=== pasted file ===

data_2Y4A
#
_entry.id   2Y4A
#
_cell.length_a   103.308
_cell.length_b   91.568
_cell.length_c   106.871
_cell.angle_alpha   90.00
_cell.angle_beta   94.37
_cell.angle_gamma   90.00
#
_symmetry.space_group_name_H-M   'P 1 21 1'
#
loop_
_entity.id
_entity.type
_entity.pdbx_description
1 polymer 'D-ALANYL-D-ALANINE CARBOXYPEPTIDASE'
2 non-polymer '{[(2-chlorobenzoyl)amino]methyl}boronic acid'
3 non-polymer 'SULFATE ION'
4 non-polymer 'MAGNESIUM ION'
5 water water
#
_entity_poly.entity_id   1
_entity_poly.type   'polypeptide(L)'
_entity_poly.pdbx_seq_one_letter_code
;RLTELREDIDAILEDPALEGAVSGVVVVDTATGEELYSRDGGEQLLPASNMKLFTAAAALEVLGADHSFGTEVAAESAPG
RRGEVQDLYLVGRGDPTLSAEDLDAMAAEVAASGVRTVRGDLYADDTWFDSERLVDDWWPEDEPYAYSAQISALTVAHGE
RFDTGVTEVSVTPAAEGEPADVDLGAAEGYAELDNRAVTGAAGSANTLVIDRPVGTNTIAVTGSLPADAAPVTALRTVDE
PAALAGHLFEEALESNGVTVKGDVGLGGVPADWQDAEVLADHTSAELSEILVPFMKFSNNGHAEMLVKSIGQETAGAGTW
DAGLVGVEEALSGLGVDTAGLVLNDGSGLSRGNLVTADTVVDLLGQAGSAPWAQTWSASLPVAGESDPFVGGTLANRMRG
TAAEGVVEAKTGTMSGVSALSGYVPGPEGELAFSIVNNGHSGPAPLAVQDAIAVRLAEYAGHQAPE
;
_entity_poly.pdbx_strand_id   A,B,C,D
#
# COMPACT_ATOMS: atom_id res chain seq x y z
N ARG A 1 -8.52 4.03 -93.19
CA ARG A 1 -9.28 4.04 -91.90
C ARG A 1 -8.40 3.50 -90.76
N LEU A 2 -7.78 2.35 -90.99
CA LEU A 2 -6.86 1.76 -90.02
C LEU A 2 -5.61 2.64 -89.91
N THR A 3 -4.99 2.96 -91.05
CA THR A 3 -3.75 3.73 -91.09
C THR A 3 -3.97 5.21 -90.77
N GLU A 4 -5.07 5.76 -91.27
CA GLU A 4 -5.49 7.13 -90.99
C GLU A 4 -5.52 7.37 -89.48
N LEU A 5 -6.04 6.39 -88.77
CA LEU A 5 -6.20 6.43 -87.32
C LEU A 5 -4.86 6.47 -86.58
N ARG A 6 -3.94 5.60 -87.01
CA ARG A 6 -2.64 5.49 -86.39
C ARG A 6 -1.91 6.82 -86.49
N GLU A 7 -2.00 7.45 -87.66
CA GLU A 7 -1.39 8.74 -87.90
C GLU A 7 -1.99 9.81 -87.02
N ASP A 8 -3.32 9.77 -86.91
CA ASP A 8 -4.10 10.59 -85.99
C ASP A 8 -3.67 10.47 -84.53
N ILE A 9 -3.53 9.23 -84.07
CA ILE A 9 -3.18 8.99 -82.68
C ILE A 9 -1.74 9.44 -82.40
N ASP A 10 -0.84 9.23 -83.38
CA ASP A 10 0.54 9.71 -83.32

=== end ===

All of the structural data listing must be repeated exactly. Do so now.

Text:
data_2Y4A
#
_entry.id   2Y4A
#
_cell.length_a   103.308
_cell.length_b   91.568
_cell.length_c   106.871
_cell.angle_alpha   90.00
_cell.angle_beta   94.37
_cell.angle_gamma   90.00
#
_symmetry.space_group_name_H-M   'P 1 21 1'
#
loop_
_entity.id
_entity.type
_entity.pdbx_description
1 polymer 'D-ALANYL-D-ALANINE CARBOXYPEPTIDASE'
2 non-polymer '{[(2-chlorobenzoyl)amino]methyl}boronic acid'
3 non-polymer 'SULFATE ION'
4 non-polymer 'MAGNESIUM ION'
5 water water
#
_entity_poly.entity_id   1
_entity_poly.type   'polypeptide(L)'
_entity_poly.pdbx_seq_one_letter_code
;RLTELREDIDAILEDPALEGAVSGVVVVDTATGEELYSRDGGEQLLPASNMKLFTAAAALEVLGADHSFGTEVAAESAPG
RRGEVQDLYLVGRGDPTLSAEDLDAMAAEVAASGVRTVRGDLYADDTWFDSERLVDDWWPEDEPYAYSAQISALTVAHGE
RFDTGVTEVSVTPAAEGEPADVDLGAAEGYAELDNRAVTGAAGSANTLVIDRPVGTNTIAVTGSLPADAAPVTALRTVDE
PAALAGHLFEEALESNGVTVKGDVGLGGVPADWQDAEVLADHTSAELSEILVPFMKFSNNGHAEMLVKSIGQETAGAGTW
DAGLVGVEEALSGLGVDTAGLVLNDGSGLSRGNLVTADTVVDLLGQAGSAPWAQTWSASLPVAGESDPFVGGTLANRMRG
TAAEGVVEAKTGTMSGVSALSGYVPGPEGELAFSIVNNGHSGPAPLAVQDAIAVRLAEYAGHQAPE
;
_entity_poly.pdbx_strand_id   A,B,C,D
#
# COMPACT_ATOMS: atom_id res chain seq x y z
N ARG A 1 -8.52 4.03 -93.19
CA ARG A 1 -9.28 4.04 -91.90
C ARG A 1 -8.40 3.50 -90.76
N LEU A 2 -7.78 2.35 -90.99
CA LEU A 2 -6.86 1.76 -90.02
C LEU A 2 -5.61 2.64 -89.91
N THR A 3 -4.99 2.96 -91.05
CA THR A 3 -3.75 3.73 -91.09
C THR A 3 -3.97 5.21 -90.77
N GLU A 4 -5.07 5.76 -91.27
CA GLU A 4 -5.49 7.13 -90.99
C GLU A 4 -5.52 7.37 -89.48
N LEU A 5 -6.04 6.39 -88.77
CA LEU A 5 -6.20 6.43 -87.32
C LEU A 5 -4.86 6.47 -86.58
N ARG A 6 -3.94 5.60 -87.01
CA ARG A 6 -2.64 5.49 -86.39
C ARG A 6 -1.91 6.82 -86.49
N GLU A 7 -2.00 7.45 -87.66
CA GLU A 7 -1.39 8.74 -87.90
C GLU A 7 -1.99 9.81 -87.02
N ASP A 8 -3.32 9.77 -86.91
CA ASP A 8 -4.10 10.59 -85.99
C ASP A 8 -3.67 10.47 -84.53
N ILE A 9 -3.53 9.23 -84.07
CA ILE A 9 -3.18 8.99 -82.68
C ILE A 9 -1.74 9.44 -82.40
N ASP A 10 -0.84 9.23 -83.38
CA ASP A 10 0.54 9.71 -83.32